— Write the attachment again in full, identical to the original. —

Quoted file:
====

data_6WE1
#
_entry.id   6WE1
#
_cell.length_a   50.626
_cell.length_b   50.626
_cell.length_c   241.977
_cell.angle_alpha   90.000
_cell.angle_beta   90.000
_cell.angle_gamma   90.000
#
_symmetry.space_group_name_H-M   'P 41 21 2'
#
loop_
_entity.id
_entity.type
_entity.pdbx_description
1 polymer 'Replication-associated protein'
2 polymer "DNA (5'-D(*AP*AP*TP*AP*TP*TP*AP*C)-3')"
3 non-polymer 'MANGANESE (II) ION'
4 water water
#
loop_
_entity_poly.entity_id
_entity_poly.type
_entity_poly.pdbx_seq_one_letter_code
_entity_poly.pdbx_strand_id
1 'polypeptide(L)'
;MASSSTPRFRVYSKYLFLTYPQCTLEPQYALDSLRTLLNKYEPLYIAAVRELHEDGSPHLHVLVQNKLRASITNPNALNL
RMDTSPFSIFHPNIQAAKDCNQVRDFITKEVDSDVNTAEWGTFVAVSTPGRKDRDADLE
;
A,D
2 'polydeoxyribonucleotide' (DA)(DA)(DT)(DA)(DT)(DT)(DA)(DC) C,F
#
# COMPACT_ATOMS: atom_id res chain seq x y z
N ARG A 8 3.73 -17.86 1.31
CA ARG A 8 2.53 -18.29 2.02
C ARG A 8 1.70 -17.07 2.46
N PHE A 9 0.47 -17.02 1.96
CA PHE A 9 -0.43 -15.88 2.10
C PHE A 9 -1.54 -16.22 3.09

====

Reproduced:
data_6WE1
#
_entry.id   6WE1
#
_cell.length_a   50.626
_cell.length_b   50.626
_cell.length_c   241.977
_cell.angle_alpha   90.000
_cell.angle_beta   90.000
_cell.angle_gamma   90.000
#
_symmetry.space_group_name_H-M   'P 41 21 2'
#
loop_
_entity.id
_entity.type
_entity.pdbx_description
1 polymer 'Replication-associated protein'
2 polymer "DNA (5'-D(*AP*AP*TP*AP*TP*TP*AP*C)-3')"
3 non-polymer 'MANGANESE (II) ION'
4 water water
#
loop_
_entity_poly.entity_id
_entity_poly.type
_entity_poly.pdbx_seq_one_letter_code
_entity_poly.pdbx_strand_id
1 'polypeptide(L)'
;MASSSTPRFRVYSKYLFLTYPQCTLEPQYALDSLRTLLNKYEPLYIAAVRELHEDGSPHLHVLVQNKLRASITNPNALNL
RMDTSPFSIFHPNIQAAKDCNQVRDFITKEVDSDVNTAEWGTFVAVSTPGRKDRDADLE
;
A,D
2 'polydeoxyribonucleotide' (DA)(DA)(DT)(DA)(DT)(DT)(DA)(DC) C,F
#
# COMPACT_ATOMS: atom_id res chain seq x y z
N ARG A 8 3.73 -17.86 1.31
CA ARG A 8 2.53 -18.29 2.02
C ARG A 8 1.70 -17.07 2.46
N PHE A 9 0.47 -17.02 1.96
CA PHE A 9 -0.43 -15.88 2.10
C PHE A 9 -1.54 -16.22 3.09